It is time to give the dysfunctional Vancouver municipal government a true trashing.
It’s not personal. Those people can be changed at election time.
It’s bigger than them. It’s the political system and framework of the city that begs broad change.
Unquestionably the most relevant level of government in our daily lives is the municipal one, yet it stands as the least coherent of all. Its powers are limited, but its behaviour in recent years has been to overreach on some issues and ill-tend its lane, often due to this structure that produces overlap and leave gaps at the same time. No wonder it garners pathetic turnout at election time.
The list of problems is long and solutions are not easy, but here are 10:
1) The party system in municipal politics is more of a curse than a blessing, and it needs to be retired. Parties have awkwardly served slices but not a wide swathe of the city in ages. Municipal affairs have taken on the partisanship and surrogacy of, and lost their independence from, senior governments and special interests. The largest among them do not have democratic processes to nominate their candidates, picked by boards that themselves have no public accountability. In power, parties vote as blocs with little tolerance for debate or compromise, so often fail to serve the broader community purpose. We need one-person parties, even if slates will emerge of like-minded candidates without the heft of a party apparatus.
2) After nearly 90 years of an at-large electoral system, we have to recognize it fails to reflect the diversity and identity of our neighbourhoods. We have to move back to a ward system to provide conditions for a range of representation. Our three largest communities of colour – Chinese, South Asian and Filipino – are not represented in an at-large system but would almost certainly be in a ward system. How many wards is an open question, but 15 to 18 is probably close. But as it stands, when coupled with the party system, Vancouver council is one of the least-representative elected groups in the country.
3) It will sound a little facetious, but there can be too much democracy. These roles are not for casual players. It should be more difficult to run for office. Non-refundable deposits should be higher and nomination forms should require more signatures – not to repel people without means, but to attest to initial community groundswell for candidacy.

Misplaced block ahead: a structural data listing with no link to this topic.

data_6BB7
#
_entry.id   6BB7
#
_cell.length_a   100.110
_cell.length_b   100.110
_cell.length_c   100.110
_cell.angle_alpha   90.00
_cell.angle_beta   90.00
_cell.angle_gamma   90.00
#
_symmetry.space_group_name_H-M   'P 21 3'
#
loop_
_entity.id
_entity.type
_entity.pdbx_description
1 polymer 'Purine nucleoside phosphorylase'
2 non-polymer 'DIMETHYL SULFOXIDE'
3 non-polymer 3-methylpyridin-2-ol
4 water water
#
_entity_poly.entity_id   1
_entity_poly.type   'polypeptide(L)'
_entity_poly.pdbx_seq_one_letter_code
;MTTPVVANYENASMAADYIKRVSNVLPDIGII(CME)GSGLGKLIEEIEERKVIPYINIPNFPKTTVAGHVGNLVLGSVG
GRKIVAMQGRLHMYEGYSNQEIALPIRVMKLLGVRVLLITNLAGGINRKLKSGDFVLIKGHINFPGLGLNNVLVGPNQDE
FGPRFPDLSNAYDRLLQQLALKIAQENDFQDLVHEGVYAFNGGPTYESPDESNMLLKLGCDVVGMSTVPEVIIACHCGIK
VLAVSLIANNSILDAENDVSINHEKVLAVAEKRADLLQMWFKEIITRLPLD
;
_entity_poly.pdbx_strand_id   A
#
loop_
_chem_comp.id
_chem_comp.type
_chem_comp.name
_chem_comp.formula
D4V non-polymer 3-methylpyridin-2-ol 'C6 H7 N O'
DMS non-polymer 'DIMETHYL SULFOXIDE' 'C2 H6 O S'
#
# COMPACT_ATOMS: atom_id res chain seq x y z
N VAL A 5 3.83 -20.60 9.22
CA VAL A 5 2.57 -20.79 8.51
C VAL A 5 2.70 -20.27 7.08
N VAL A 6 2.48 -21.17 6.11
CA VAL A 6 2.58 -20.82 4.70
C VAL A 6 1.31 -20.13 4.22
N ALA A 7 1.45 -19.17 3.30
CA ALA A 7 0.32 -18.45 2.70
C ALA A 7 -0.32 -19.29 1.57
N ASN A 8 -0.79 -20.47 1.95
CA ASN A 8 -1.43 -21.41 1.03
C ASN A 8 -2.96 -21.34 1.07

4) You should need to live where you run. At the moment anyone in British Columbia can run for office in Vancouver.
5) Council should by statute leave city hall to conduct their meetings at least once a month in community centres or elsewhere so neighbourhoods can witness and accessibly participate in the conduct of the people’s business.
6) We don’t get enough time from councillors, in part because they often hold down other full- or part-time jobs. We should pay councillors more, primarily to reflect the reality of their full-time jobs and to ensure stronger candidates are drawn to public life. And we should require them to quit or take unpaid leaves from their jobs to hold office. Today’s five-figure pay is mainly attracting those who either haven’t earned this much ever – which should tell us something – or have to juggle other jobs and cannot devote service fully. Council should be a profession attracting professionals. In a budget approaching $2 billion, the pay grade for the politician shouldn’t be the priority. The calibre matters, and you get the attention and competence you pay for.
7) There is a good reason why there is only one elected park board in Canada. It isn’t a good idea any longer. It doesn’t have agency over its budget, which is set by its council, and its paltry pay for commissioners either lucks out to attract true public servants in rare cases or, as is much the current and recent cases, a posse of moral arbiters out of their depth. Their latest decision to choke vehicular traffic in Stanley Park is a good indication of too much responsibility in the unsuitable hands. The future of our parks will be entangled in questions of housing development, or of their occupation by those seeking housing, so accountability needs to be squarely on council.
8) We are gradually taking big money out of municipal politics for campaigns, but we need to make these limited donations tax deductible for citizens as they are at other levels of government. They need to be transparently disclosed in real time. If we keep the party system, we also need between-campaign financial reforms to avoid war chests and binge-spending outside of the writ period.
9) We ought to have term limits. No matter the integrity of a councillor, conflicts and cosiness ensues with longevity of incumbency.
10) The city needs not only the auditor general it is about to get, but an ombud to field public complaints about maladministration and a chief transparency officer to ensure there is timely, clearer furnished information to the public.
(A post-script disclosure: When I ran for Vancouver mayor in 2014, I was hand-picked by a party board, later served on it and lived on UBC campus outside city limits. Today in those same conditions, knowing what I know now, I would choose not to run. •
Kirk LaPointe is publisher and editor-in-chief of BIV and vice-president, editorial, of Glacier Media.